How Should I Prepare My Preschooler for School?
Which learning environment is best for my preschooler?
There are many options for school environments and it's possible that no school is the best option for your family. Preschool isn't required by law, so you can put off school until your child is old enough for kindergarten. If you do enroll in a nursery school or child-care center, there are many factors to consider. What is the ratio of children to teachers? Do the children have enough time to play or is it strictly academic? Is the tuition affordable? Do you agree with the educational approach? Some preschools follow certain educational methods, such as Montessori or Waldorf, so you should also learn about these approaches. Jenifer Wana, author of How to Choose the Best Preschool for Your Child, warns that selecting a preschool isn't an easy job. "In addition to finding preschools in your area, you'll want to understand their educational approaches, evaluate the differences between programs, and spend time visiting the schools to determine which ones you want to apply to." Once you've narrowed down possible preschools, take tours of a few to see if they'd be a good fit for your child.
How can I prepare my preschooler for kindergarten?
Many parents begin worrying about kindergarten well before their child is old enough to go. Even if your child is in a preschool program, sending him off to kindergarten can seem like a big step -- his first venture into big-kid life. Many parents want to make sure their children are prepared, so a lot of time is spent drilling them on kindergarten learning basics such as numbers, letters, shapes, and colors. But the truth is, you don't have to use flash cards or teach your child to read a novel to prepare him for kindergarten. Instead, try to develop a general love of learning by reading aloud to him every day and encouraging his interests, academic or not. According to Caring for Your Baby and Young Child, the essential parenting guide from the American Academy of Pediatrics, "the crucial factor that determines whether a student will do well or poorly in school is not how aggressively he was pushed early on, but rather his own enthusiasm for learning."
There are some basic assessments of what educators call "kindergarten readiness," however. By the time your kid enters class, he should have a good handle on fine and gross motor skills and speech, so if you have concerns about these areas, talk to your pediatrician. Make sure your child can grip a pencil or crayon correctly when preparing to learn to write, and help him develop basic self-care and social skills that will be necessary in the classroom, like dressing himself and following instructions. Most children begin learning to read on their own in kindergarten or first grade, but you can set the stage for reading success by raising a reader at home. Keep lots of books around to get your child excited about reading and plan trips to the library to spend time reading aloud. If your child begins kindergarten with an already-developed love of books, he's sure to have an easier time in class.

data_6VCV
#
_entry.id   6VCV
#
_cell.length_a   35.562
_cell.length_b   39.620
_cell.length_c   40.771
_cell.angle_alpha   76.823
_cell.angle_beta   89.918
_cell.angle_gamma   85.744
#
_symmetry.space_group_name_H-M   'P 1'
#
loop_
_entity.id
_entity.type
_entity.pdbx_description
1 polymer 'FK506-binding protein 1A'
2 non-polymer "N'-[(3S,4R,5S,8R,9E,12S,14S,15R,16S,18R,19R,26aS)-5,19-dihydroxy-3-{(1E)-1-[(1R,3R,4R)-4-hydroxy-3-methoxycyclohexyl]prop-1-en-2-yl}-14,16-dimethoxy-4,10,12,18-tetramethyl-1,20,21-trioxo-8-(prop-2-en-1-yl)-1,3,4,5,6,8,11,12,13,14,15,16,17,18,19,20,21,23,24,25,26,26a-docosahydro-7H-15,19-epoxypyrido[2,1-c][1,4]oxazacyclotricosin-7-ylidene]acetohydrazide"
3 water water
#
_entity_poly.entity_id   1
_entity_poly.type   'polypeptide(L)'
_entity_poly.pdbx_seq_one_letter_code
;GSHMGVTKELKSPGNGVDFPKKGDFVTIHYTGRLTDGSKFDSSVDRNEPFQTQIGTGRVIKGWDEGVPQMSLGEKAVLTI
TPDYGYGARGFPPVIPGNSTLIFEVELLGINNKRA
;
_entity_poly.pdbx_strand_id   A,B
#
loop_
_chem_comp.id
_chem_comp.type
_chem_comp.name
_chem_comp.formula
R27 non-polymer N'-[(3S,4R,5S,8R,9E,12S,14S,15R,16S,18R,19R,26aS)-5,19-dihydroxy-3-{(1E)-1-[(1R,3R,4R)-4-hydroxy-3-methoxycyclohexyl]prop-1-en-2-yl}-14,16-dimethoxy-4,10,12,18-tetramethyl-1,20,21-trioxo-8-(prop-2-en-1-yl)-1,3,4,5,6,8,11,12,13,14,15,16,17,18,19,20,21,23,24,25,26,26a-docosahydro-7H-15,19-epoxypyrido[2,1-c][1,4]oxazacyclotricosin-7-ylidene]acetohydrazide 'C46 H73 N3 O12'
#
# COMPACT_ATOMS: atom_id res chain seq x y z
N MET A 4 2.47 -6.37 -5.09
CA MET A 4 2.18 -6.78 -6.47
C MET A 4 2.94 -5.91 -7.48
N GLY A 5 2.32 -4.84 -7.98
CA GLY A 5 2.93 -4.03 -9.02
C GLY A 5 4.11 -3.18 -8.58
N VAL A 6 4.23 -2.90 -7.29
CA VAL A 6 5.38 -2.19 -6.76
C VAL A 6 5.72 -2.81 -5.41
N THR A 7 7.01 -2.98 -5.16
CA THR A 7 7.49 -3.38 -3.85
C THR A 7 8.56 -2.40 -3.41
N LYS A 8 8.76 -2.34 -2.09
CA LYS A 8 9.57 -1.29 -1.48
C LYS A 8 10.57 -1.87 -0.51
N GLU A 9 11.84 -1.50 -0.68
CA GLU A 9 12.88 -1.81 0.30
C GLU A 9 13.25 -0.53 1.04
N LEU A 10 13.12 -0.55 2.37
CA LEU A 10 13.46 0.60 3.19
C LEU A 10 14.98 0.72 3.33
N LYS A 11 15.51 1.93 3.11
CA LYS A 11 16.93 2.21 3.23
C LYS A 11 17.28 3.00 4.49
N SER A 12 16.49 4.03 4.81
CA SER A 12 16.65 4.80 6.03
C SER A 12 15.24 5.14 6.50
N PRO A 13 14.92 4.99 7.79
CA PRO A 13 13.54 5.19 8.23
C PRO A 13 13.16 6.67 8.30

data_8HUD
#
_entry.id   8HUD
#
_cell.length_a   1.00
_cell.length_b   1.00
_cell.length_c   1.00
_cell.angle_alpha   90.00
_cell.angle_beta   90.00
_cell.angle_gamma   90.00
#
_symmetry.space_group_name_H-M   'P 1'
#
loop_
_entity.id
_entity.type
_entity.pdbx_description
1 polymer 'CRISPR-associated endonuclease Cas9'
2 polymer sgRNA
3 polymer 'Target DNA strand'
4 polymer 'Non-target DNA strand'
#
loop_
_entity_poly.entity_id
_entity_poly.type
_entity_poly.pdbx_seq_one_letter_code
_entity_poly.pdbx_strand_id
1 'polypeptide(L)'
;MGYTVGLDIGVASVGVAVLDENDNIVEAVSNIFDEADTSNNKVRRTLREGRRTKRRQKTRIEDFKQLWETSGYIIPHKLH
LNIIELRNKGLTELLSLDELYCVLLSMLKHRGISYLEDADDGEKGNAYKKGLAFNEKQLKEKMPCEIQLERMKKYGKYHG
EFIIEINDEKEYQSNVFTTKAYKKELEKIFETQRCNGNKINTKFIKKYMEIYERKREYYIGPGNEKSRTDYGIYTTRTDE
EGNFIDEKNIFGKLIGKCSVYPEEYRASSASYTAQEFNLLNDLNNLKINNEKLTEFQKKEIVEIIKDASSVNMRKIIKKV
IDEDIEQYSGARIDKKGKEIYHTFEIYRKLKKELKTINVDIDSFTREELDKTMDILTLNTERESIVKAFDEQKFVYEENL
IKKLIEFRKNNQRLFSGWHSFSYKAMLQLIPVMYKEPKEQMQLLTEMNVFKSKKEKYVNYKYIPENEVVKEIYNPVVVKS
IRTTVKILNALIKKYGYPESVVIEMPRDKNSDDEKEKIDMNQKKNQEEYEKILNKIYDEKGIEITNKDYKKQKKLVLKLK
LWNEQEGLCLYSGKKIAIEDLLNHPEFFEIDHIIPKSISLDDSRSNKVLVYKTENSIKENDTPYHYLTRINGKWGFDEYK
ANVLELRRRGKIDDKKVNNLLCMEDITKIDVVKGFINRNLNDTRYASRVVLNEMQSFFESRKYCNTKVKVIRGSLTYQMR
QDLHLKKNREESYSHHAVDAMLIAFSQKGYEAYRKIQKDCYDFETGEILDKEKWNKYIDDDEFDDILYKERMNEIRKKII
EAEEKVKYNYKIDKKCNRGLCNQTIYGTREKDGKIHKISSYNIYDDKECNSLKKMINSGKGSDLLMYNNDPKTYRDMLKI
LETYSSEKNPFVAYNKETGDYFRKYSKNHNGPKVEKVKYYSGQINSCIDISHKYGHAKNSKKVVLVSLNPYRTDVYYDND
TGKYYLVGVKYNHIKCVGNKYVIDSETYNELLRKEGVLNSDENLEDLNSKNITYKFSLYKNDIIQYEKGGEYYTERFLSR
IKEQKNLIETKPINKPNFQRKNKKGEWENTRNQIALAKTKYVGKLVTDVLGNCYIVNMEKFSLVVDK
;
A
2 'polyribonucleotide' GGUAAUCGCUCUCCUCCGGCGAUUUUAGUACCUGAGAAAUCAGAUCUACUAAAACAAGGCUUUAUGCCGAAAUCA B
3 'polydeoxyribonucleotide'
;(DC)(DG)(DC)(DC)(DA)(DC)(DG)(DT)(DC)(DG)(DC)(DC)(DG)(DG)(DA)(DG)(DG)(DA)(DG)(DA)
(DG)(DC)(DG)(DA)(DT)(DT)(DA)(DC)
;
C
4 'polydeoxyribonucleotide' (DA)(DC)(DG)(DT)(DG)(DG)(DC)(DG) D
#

How can I keep my preschooler safe and healthy?
Accidents inside the home are the greatest risk for toddlers, but with preschoolers it's important to be alert outside, especially on sidewalks and streets. Between the ages of 3 and 5, children start riding scooters and bikes, so helmet safety is critical. Be sure to supervise your child when she's playing outside, but dangers can exist inside as well, so continue to child-proof your home, and keep poisonous materials away from curious preschoolers.
To keep your child healthy, maintain good hand-washing routines. Teach preschoolers to clean their hands with soap and water after they use the bathroom, and before and after eating. This is also an important time to develop good nutrition and exercise habits. Preschoolers need space to run around several times a day; give them enough opportunities for physical activity so that they don't sit for more than an hour at a time. As your little one's palate develops, pay careful attention to choking hazards. Young children should continue to avoid any foods the size of a nickel -- or foods that are round and about the size of the opening of the throat -- such as small chunks of hot dogs, hard candy, whole grapes, and cherry tomatoes. Help your child make healthy food choices so that she'll develop positive eating habits and her growth will stay on track.
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